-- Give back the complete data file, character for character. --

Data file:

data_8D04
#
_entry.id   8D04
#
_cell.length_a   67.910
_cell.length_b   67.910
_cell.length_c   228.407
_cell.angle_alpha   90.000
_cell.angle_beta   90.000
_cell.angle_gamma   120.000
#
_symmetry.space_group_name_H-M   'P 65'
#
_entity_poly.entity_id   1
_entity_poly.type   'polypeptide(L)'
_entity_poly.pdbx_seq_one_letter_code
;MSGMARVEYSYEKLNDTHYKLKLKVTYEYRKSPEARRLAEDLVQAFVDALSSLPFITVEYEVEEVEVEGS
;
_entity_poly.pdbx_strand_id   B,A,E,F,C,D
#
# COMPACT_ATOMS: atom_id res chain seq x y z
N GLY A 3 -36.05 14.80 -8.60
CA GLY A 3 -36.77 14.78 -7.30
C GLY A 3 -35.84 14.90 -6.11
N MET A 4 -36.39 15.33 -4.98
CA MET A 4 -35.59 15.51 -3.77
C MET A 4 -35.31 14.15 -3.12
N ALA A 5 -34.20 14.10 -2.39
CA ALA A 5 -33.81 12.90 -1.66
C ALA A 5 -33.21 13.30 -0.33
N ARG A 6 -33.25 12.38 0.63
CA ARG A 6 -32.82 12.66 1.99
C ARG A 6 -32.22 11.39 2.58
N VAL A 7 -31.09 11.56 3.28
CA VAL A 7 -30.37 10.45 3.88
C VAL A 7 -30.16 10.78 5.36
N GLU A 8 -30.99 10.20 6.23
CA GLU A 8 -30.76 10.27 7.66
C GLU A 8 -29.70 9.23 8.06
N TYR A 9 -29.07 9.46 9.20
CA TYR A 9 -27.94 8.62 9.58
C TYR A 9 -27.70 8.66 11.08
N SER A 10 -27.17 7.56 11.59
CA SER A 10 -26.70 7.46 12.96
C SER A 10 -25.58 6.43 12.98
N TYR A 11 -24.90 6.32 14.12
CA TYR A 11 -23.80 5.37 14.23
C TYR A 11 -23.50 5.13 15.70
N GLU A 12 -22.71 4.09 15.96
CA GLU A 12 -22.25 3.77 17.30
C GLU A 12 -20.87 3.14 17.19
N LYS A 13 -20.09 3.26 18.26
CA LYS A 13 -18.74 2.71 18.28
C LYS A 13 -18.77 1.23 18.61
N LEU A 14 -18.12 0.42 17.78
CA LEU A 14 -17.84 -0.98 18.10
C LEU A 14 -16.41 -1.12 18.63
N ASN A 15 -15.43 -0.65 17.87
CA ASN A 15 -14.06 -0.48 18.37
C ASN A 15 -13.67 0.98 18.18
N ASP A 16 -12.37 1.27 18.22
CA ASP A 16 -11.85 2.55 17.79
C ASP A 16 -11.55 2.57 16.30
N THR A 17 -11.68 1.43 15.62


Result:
data_8D04
#
_entry.id   8D04
#
_cell.length_a   67.910
_cell.length_b   67.910
_cell.length_c   228.407
_cell.angle_alpha   90.000
_cell.angle_beta   90.000
_cell.angle_gamma   120.000
#
_symmetry.space_group_name_H-M   'P 65'
#
_entity_poly.entity_id   1
_entity_poly.type   'polypeptide(L)'
_entity_poly.pdbx_seq_one_letter_code
;MSGMARVEYSYEKLNDTHYKLKLKVTYEYRKSPEARRLAEDLVQAFVDALSSLPFITVEYEVEEVEVEGS
;
_entity_poly.pdbx_strand_id   B,A,E,F,C,D
#
# COMPACT_ATOMS: atom_id res chain seq x y z
N GLY A 3 -36.05 14.80 -8.60
CA GLY A 3 -36.77 14.78 -7.30
C GLY A 3 -35.84 14.90 -6.11
N MET A 4 -36.39 15.33 -4.98
CA MET A 4 -35.59 15.51 -3.77
C MET A 4 -35.31 14.15 -3.12
N ALA A 5 -34.20 14.10 -2.39
CA ALA A 5 -33.81 12.90 -1.66
C ALA A 5 -33.21 13.30 -0.33
N ARG A 6 -33.25 12.38 0.63
CA ARG A 6 -32.82 12.66 1.99
C ARG A 6 -32.22 11.39 2.58
N VAL A 7 -31.09 11.56 3.28
CA VAL A 7 -30.37 10.45 3.88
C VAL A 7 -30.16 10.78 5.36
N GLU A 8 -30.99 10.20 6.23
CA GLU A 8 -30.76 10.27 7.66
C GLU A 8 -29.70 9.23 8.06
N TYR A 9 -29.07 9.46 9.20
CA TYR A 9 -27.94 8.62 9.58
C TYR A 9 -27.70 8.66 11.08
N SER A 10 -27.17 7.56 11.59
CA SER A 10 -26.70 7.46 12.96
C SER A 10 -25.58 6.43 12.98
N TYR A 11 -24.90 6.32 14.12
CA TYR A 11 -23.80 5.37 14.23
C TYR A 11 -23.50 5.13 15.70
N GLU A 12 -22.71 4.09 15.96
CA GLU A 12 -22.25 3.77 17.30
C GLU A 12 -20.87 3.14 17.19
N LYS A 13 -20.09 3.26 18.26
CA LYS A 13 -18.74 2.71 18.28
C LYS A 13 -18.77 1.23 18.61
N LEU A 14 -18.12 0.42 17.78
CA LEU A 14 -17.84 -0.98 18.10
C LEU A 14 -16.41 -1.12 18.63
N ASN A 15 -15.43 -0.65 17.87
CA ASN A 15 -14.06 -0.48 18.37
C ASN A 15 -13.67 0.98 18.18
N ASP A 16 -12.37 1.27 18.22
CA ASP A 16 -11.85 2.55 17.79
C ASP A 16 -11.55 2.57 16.30
N THR A 17 -11.68 1.43 15.62